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Monthly Economic and Financial Developments (MEFD) September 2023

Published: Monday October 30th, 2023

Domestic Economic Developments


During the month of September, preliminary economic indicators suggest that the domestic economy sustained its growth momentum, although at a moderated pace. As recovery from the COVID-19 pandemic reached completion, the pace of output expansion converged closer to the economy’s medium-term potential. Tourism output continued to record robust growth, undergirded by healthy gains in both the high value-added air component and sea traffic, as the demand for travel in key source markets persisted. In price developments, average consumer price inflation—as measured by changes in the average Retail Price Index (RPI) for The Bahamas—rose slightly during the twelve months to July, 2023, reflective of the pass-through effects of higher prices on imported oil and other goods. Monetary developments for the month of September featured a reduction in banking sector liquidity, as the growth in domestic credit, contrasted with the contraction in the deposit base. Further, during the review month, external reserves declined, attributed to a rise in net foreign currency outflows through the private and public sectors.

Real Sector


Initial data suggested that monthly tourism sector activity maintained buoyancy, undergirded by robust gains in both the high-value air traffic and sea segment, reflective of the ongoing demand for travel in key source markets and supportive marketing efforts.

The most recent data provided by the Nassau Airport Development Company Limited (NAD) revealed that total departures in September—net of domestic passengers—grew by 12.2% to 0.08 million, vis-à-vis the comparative 2022 period. In particular, U.S. departures rose by 11.7% to 0.07 million, while non-U.S departures increased by 14.8% to 0.01 million, relative to the same period last year. On a year-to-date basis, total outbound traffic expanded by 25.7% to approximately 1.2 million passengers. Specifically, U.S. departures advanced by 25.7% to nearly 1.1 million visitors, relative to the same period a year earlier. Likewise, non-U.S. departures moved higher by 25.2% to 0.2 million visitors, compared to the corresponding period last year.

As it relates to the short term vacation rental market, data provided by AirDNA mirrored the positive trends. During September, total room nights sold grew to 122,844 from 98,238 in the corresponding 2022 period. Contributing to this outturn, the occupancy rates for both entire place and hotel comparable listings rose to 51.8% and 50.1%, respectively, vis-a-vis 47.6% and 47.8% in the prior year. Further, price indicators revealed that year-over-year, the average daily room rate (ADR) for entire place listings increased by 14.7% to $568.91 and for hotel comparable listings, by 10.8% to $198.63.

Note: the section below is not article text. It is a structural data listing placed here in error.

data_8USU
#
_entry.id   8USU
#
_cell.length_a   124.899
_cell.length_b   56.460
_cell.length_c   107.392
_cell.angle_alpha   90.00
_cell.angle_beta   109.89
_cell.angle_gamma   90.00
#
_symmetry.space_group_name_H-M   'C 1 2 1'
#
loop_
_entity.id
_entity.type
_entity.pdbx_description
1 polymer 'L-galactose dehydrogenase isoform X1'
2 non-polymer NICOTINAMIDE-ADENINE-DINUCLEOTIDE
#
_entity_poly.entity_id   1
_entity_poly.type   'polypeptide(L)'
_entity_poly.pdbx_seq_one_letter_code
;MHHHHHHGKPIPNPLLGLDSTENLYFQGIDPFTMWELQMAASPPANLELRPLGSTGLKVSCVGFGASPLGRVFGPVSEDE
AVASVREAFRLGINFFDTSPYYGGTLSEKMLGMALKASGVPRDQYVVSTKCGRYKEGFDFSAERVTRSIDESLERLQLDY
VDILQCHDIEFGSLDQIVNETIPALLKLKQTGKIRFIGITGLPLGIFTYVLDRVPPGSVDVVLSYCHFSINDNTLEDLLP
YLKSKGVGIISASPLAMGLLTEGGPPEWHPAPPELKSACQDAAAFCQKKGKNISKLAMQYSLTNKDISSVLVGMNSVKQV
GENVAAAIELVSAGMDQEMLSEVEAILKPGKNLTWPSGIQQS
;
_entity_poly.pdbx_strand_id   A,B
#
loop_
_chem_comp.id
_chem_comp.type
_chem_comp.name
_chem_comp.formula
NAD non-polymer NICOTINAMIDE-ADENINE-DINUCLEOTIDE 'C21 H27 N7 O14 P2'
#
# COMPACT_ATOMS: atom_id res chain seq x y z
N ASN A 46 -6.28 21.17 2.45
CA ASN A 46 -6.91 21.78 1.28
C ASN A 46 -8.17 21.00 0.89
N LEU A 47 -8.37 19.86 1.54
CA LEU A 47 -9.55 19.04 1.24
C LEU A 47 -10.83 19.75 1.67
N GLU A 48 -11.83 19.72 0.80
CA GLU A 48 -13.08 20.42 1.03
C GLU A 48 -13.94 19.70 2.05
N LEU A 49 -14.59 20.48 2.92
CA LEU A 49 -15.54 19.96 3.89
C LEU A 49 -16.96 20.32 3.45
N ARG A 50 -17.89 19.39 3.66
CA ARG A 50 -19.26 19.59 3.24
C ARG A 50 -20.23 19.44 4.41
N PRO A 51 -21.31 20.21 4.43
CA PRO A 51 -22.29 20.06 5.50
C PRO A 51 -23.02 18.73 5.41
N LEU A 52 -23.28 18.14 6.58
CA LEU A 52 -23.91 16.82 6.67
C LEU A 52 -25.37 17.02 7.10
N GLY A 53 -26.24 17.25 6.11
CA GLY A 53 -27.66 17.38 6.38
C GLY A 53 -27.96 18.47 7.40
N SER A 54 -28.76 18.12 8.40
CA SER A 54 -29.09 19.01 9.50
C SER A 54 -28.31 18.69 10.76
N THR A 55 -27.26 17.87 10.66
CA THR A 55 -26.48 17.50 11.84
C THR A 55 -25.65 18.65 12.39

On a year-to-date basis, total room nights sold rose by 29.7%, attributed to gains in both entire place bookings (29.0%) and hotel comparable bookings (35.5%). Likewise, occupancy levels for entire place listings and hotel comparable listings firmed by 10.4% and by 12.5%, respectively. Further, ADR for the respective entire place and hotel comparable listings imporved by 9.4% and by 5.6%.


Average domestic consumer price inflation—as measured by the All Bahamas Retail Price Index—increased marginally to 4.8% during the twelve months to July, from 4.7% in the same period of 2022, reflective of the pass-through effects of higher global oil prices and other costlier imports. Specifically, average costs for recreation & culture and for food & non-alcoholic beverages accelerated to 15.5% and 10.4%, respectively, from 3.7% and 8.0% in the previous year. Further, inflation quickened for restaurant & hotels (8.5%), alcohol beverages, tobacco & narcotics (6.1%), health (5.7%), housing, water, gas, electricity & other fuels (4.8%), and furnishing, household equipment & routine household maintenance (3.4%); and average prices for miscellaneous goods & services firmed by 1.3%, following a 1.5% decline in 2022. Providing some offset, the rise in average costs moderated for transport (4.3%), clothing & footwear (2.8%), education (1.2%) and communication (0.8%).



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